Kentucky, November 25, 1861

Today it is pay day, we are still at the same place, no excitement among us. It is likely that we soon will go south to Bal and Grin river in Kentucky or Tennessee. We all wish to leave here as soon as possible.

We are camping on low ground, and the weather is cold. The last few days we have had a little snow, many are sick, but none that you know except Fredrik Olson is sick with fever at a hospital in Louisville.

I weigh one houndred and eighty-five pounds now, but how long is uncertain in this climate. Peder is also in good order.

Our tent is eight foot square, and in it we have five Norwegians, myself, Evend, Andrew Anderson, S. and N. C. Ruke.

I think we will live happy now for a few days as long as the money holds out, we don’t get any whiskey, but apples are fifty cents a bushel, pie ten cents, and cider five cents a quart, which is hauled in here by the wagon loads every day. I am happy that I have no money to spend for such, which therefore I believe I have more power to stand against sickness.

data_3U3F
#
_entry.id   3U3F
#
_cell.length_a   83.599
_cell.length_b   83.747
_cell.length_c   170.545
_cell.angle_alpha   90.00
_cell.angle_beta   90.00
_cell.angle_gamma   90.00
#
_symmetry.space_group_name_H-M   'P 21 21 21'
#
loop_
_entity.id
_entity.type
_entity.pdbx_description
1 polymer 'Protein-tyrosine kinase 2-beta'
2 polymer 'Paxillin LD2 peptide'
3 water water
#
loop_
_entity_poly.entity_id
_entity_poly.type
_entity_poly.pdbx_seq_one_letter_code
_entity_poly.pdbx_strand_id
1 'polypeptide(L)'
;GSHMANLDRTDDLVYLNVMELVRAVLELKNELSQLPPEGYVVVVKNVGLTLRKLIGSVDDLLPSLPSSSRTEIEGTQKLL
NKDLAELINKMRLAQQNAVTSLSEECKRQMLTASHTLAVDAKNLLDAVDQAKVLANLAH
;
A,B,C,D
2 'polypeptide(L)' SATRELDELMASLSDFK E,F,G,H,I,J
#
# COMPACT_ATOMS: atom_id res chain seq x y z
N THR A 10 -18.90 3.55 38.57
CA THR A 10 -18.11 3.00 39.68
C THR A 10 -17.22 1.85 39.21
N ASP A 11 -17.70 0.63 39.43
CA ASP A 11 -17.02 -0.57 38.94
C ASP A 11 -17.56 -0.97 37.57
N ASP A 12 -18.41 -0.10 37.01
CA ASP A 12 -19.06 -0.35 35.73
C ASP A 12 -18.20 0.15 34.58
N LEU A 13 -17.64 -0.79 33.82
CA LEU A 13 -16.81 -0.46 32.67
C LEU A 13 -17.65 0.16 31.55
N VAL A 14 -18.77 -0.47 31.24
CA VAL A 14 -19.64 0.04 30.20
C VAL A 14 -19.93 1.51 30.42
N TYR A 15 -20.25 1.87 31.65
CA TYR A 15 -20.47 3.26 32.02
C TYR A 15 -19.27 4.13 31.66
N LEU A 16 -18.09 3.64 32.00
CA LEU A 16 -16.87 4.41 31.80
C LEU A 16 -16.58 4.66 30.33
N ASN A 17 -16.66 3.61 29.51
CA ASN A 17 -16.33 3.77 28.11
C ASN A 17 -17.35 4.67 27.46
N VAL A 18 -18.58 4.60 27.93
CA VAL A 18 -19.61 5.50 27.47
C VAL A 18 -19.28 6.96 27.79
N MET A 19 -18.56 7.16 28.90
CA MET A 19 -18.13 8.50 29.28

I have been waiting a long time to hear from you, write to me all the news you know.

We have enough of food and clothes, but our tents are not as comfortable and warm as we wish they were.

We have had very little drilling to do lately, but today we got an order to drill four times a day and no excuse even if we are on guard duty all night. Two of the four times we drill with full equipment.

We have no lice. We have about forty women in the regiment, some of them make lots of money natures’ way. One of them had a bill today against a soldier for forty dollars.

It is now eight o’clock in the evening. Five are playing cards for money in our little tent. I, with my letter on my knees, am writing these lines.

Ole Hendrikson is very orderly, but just now he said he is surprised that they don’t send us to the place where we shall be killed.